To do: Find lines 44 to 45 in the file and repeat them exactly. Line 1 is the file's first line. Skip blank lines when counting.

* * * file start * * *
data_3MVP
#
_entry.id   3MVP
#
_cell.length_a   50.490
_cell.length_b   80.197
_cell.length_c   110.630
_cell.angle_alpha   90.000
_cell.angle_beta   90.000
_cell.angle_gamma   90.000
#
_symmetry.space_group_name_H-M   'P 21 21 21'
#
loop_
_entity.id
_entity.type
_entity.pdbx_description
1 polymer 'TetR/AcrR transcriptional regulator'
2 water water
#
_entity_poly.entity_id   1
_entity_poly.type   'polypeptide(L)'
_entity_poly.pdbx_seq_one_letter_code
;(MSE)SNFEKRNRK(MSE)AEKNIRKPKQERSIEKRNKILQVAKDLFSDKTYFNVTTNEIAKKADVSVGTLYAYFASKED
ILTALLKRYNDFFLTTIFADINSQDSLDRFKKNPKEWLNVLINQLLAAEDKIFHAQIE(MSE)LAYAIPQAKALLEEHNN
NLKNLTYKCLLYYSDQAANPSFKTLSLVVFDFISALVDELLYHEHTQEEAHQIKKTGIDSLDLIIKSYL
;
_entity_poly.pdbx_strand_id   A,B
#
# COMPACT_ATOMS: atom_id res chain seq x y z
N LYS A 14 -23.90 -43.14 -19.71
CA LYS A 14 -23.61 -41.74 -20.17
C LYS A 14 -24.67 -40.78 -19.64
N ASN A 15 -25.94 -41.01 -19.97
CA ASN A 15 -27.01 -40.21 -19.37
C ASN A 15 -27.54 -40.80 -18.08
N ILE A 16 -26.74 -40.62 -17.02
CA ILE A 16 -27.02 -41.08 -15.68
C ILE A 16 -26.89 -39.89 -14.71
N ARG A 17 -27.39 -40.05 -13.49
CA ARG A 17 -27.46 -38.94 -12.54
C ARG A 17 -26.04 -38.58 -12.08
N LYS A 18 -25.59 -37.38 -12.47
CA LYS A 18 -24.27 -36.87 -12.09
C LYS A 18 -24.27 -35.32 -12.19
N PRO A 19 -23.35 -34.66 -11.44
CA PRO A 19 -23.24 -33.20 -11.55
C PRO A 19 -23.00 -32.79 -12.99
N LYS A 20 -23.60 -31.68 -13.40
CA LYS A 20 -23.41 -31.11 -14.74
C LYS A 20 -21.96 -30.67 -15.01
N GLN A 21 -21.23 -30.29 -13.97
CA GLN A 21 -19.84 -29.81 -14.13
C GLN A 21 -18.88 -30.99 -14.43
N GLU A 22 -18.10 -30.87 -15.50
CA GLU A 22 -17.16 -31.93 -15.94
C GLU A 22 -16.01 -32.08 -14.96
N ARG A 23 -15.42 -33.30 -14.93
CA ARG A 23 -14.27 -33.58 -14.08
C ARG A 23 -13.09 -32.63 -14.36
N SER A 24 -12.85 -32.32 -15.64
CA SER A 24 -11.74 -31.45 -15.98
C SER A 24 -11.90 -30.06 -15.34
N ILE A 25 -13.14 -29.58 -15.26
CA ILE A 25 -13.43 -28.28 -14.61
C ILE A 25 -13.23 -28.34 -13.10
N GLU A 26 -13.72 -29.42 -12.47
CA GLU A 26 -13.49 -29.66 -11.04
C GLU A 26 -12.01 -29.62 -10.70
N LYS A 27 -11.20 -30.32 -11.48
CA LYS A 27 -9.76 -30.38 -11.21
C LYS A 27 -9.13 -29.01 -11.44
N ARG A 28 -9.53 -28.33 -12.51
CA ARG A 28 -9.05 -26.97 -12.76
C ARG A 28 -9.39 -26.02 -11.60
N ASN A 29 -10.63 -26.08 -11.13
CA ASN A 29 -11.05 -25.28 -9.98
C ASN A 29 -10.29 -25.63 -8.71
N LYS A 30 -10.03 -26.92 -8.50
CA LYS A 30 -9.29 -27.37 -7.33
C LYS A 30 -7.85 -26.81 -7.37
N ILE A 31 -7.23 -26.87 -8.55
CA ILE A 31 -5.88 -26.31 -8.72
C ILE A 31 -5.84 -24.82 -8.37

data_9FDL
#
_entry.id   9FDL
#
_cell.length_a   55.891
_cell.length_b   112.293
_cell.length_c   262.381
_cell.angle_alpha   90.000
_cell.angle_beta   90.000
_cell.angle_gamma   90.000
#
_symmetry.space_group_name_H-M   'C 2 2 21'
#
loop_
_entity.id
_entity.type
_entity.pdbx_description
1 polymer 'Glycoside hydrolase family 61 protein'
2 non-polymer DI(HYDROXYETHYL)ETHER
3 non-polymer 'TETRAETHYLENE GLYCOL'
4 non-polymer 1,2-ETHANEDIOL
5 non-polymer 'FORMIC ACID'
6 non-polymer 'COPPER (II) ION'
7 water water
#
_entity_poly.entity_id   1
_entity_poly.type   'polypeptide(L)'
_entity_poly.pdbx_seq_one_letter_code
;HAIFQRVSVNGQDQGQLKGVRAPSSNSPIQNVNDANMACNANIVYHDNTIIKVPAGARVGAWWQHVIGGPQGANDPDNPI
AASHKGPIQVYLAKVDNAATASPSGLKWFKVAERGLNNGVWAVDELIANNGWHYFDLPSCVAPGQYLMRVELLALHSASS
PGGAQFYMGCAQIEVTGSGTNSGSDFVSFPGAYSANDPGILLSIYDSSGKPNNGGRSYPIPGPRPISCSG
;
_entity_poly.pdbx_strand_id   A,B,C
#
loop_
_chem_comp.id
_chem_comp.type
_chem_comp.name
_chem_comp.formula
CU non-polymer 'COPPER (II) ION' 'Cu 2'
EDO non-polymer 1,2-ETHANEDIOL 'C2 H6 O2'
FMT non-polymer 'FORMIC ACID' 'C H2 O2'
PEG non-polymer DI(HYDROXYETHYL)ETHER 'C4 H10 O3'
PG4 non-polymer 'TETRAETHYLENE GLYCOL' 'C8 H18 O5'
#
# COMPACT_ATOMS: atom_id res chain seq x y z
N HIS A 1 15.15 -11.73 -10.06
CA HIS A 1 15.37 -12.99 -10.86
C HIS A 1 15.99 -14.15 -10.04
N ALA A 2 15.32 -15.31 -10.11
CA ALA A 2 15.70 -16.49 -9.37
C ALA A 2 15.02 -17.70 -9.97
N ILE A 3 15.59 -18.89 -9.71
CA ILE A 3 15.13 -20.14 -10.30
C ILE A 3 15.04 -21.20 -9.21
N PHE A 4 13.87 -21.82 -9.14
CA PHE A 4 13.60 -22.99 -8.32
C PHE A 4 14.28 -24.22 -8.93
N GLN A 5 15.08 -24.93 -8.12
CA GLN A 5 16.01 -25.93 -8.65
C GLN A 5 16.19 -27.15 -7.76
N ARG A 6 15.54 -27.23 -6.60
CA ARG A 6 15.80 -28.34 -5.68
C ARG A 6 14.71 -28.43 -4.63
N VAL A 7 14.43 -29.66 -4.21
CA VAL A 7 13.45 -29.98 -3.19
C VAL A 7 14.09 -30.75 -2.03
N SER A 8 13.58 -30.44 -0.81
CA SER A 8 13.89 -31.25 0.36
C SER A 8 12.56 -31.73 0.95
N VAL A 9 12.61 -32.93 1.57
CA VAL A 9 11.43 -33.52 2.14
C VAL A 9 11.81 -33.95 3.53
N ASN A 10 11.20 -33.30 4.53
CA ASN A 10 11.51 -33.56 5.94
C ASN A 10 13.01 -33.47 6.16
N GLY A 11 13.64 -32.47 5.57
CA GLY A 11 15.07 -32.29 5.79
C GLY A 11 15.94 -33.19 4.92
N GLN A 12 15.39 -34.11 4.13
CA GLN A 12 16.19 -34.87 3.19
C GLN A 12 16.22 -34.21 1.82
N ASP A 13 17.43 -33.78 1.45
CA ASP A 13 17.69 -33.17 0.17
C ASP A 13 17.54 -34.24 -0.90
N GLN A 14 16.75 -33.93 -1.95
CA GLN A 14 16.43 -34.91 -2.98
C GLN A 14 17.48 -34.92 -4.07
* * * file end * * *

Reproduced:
CA LYS A 18 -24.27 -36.87 -12.09
C LYS A 18 -24.27 -35.32 -12.19